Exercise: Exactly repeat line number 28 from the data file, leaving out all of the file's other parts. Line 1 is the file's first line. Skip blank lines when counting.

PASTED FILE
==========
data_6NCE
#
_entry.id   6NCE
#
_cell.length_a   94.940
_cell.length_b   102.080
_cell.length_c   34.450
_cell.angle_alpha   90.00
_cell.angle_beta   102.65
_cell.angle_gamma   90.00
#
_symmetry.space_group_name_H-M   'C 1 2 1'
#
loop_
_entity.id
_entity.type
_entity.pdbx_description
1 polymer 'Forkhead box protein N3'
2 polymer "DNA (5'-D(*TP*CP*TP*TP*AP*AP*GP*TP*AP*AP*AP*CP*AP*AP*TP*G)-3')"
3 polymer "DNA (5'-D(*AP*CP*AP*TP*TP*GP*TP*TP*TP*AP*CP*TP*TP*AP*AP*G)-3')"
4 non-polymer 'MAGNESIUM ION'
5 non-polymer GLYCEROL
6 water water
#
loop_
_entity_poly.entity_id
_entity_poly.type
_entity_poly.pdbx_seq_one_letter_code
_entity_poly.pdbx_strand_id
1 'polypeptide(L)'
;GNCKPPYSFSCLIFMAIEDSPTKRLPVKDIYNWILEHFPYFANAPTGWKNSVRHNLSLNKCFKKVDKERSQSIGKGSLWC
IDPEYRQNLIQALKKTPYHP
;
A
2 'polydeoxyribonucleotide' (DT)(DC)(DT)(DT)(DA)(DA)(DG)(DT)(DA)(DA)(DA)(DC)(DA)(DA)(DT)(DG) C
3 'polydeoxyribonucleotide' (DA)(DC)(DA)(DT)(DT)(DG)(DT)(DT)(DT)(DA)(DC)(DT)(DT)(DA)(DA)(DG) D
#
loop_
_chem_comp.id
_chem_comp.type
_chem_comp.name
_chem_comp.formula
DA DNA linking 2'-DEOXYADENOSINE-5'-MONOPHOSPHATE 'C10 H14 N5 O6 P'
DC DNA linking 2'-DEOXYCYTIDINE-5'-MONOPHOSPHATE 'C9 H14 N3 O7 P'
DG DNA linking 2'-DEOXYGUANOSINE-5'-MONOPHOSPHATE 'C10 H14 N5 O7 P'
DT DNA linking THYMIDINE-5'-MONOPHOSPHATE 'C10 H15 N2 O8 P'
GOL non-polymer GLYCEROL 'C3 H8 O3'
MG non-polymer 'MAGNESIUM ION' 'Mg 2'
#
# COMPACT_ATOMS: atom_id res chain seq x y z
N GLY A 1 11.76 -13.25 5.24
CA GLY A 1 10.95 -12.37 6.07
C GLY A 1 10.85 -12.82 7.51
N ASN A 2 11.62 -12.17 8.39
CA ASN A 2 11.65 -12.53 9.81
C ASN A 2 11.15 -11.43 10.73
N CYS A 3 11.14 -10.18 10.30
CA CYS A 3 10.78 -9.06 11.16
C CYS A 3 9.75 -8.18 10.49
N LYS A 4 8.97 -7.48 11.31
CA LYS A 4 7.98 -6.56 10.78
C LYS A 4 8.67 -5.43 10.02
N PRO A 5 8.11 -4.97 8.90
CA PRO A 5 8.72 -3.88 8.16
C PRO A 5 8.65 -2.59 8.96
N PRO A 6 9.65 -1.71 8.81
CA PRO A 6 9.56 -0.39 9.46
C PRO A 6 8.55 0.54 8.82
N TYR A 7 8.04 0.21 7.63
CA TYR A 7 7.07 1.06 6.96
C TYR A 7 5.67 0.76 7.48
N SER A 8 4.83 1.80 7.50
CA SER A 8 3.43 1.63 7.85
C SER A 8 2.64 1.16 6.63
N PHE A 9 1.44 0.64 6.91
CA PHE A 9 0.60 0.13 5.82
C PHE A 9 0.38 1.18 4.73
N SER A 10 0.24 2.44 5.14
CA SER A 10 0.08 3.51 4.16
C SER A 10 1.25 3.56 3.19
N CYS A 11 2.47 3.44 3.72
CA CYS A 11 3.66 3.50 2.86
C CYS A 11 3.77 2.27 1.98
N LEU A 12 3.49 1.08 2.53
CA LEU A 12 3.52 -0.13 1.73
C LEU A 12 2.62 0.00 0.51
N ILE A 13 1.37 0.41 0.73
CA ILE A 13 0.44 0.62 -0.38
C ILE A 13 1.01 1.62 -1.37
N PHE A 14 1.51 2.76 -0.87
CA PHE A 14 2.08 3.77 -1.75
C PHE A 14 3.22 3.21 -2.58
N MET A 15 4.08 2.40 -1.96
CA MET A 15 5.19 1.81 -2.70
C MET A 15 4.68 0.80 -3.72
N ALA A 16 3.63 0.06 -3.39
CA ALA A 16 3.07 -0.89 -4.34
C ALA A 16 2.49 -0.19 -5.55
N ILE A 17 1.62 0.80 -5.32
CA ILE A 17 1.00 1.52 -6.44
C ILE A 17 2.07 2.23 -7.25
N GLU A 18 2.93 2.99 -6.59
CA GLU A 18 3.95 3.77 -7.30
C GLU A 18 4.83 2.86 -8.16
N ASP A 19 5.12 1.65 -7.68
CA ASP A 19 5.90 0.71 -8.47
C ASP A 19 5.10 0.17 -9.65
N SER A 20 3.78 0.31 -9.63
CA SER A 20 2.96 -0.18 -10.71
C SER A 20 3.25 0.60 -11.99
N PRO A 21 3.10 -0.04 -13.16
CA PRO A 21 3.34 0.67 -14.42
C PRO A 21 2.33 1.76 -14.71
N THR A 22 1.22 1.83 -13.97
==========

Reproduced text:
_entity_poly.pdbx_seq_one_letter_code